But with an estimated $4.3 billion in annual sales, Wawa also offers a wide variety of fresh foods. Its custom-made hoagies are buttressed by freshly brewed coffee, Sizzli breakfast sandwiches, and a complete line of branded dairy products, juices, and iced teas. All Wawa stores also feature many types of wraps and salads, as well as an outstanding array of fresh-cut fruit and vegetables and a healthy selection of loose produce items.
Wawa provides a great template for expanding fresh produce offerings. The format employs a variety of refrigerated cases, including a central Express case and another grab-and-go case arrayed around the store core -- a setup that really gets the fresh product out in front of customers.
The chain has been offering fresh produce "from day one, with a commitment to fresh, perishable products that makes us unique," says Wawa spokeswoman Lori Bruce.
Having a range of healthy options has clearly helped the chain become a principal food retailer for consumers in the Delaware Valley. An early adopter of ready-to-eat fresh produce, Wawa currently offers about 50 fresh-cut SKUs in its typical store. Availability and variety fluctuates seasonally, increasing during the summer. Bruce notes that fresh-cut fruit and bowl salads are its highest sellers. "The offer has transitioned away from bulk produce to a strong desire for value-added alternatives, with regard to both fruits and vegetables," she says.
Wawa has also been an early adopter of cutting-edge technology, employing foodservice touchscreen kiosks and new inventory and demand management applications.
Most recently, Wawa said it would aggressively expand its private label offering with 100 new products throughout its stores, adding to the 300 items already available under its own brand. The initiative is part of Wawa's strategy to continue to extend the red-and-white label with the golden goose, which first appeared on a bottled water line in November 2004. The latest line extension, featuring 17 kinds of bagged candy, aims to create a "holistic brand experience," according to the company.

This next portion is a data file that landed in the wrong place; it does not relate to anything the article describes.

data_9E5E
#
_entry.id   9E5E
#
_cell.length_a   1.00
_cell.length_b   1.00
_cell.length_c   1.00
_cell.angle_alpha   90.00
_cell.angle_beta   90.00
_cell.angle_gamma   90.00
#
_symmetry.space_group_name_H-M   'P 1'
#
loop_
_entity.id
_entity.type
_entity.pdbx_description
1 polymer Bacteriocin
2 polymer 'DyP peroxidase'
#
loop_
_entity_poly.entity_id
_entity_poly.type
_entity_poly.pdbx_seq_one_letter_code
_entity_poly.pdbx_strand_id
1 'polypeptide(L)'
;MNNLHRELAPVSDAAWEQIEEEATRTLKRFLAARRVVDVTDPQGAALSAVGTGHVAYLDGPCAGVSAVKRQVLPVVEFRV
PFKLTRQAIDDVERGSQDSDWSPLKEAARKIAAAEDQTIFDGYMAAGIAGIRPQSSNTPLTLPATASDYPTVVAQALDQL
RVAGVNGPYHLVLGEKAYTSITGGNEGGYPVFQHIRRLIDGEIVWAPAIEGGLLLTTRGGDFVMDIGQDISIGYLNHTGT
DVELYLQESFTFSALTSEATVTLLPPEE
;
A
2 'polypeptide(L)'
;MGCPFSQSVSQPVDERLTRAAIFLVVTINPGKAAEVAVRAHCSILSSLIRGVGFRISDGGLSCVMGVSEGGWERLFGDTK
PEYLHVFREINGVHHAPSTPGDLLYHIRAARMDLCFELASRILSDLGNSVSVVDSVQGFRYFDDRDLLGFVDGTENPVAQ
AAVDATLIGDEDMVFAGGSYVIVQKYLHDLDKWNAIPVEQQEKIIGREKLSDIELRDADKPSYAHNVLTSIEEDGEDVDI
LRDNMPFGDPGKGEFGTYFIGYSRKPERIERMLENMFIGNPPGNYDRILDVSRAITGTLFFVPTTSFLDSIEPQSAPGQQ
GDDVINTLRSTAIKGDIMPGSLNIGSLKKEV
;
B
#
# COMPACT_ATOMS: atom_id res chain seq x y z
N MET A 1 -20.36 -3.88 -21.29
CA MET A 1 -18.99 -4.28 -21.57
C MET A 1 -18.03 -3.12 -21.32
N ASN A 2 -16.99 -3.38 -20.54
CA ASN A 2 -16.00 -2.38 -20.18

Wawa will also continue focusing heavily on fuel sales. Company officials say that all of the 30 new stores proposed for the near future will feature gas.
Sheetz is happening
With 330-plus units in six states, Sheetz, Inc. builds its innovative food strategy on a foundation of hands-on experience and fine-tuning at its own "convenience restaurants." The Altoona, Pa.-based operator prides itself on a well-designed multi-daypart foodservice bill of fare including a made-to-order sandwich program and heavy proprietary branding, which is held up as a benchmark for c-store food merchandising nationally.
Last September family-held Sheetz raised the bar on convenience with a new 7,000-square-foot store in Harrisburg, Pa. Described by company officials as a "fun, high-energy restaurant-style atmosphere," the flagship store sports a red-brick exterior, a bright interior with high ceilings, seating for more than 40, and digital menu boards showcasing food selections that can be easily and quickly ordered via sleek touchscreen kiosks.
Generating $2.8 billion in sales last year, Sheetz recently opened a $23 million distribution facility, and now employs three registered chefs. The company plans to open 20 new units while continuing to remodel and rebuild many of its older stores.
Customer feedback helps to inform Sheetz's broad menu. The selections, prepared in an open-kitchen environment, include a variety of made-to-order items, many of which were first introduced at the company's "convenience restaurant" concepts in Altoona and Raleigh, N.C.
In Harrisburg, customers find cold and toasted subs (or "subz," as Sheetz uses a "z" in place of an "s" at the end of the names of many menu items), paninis, hand-tossed salads, and brick-oven pizza. It also offers a Fryz menu, including onion rings and chicken fingers; a Kidz menu; and the signature Sheetz Bros. Coffeez Espresso Bar, staffed by a professional barista.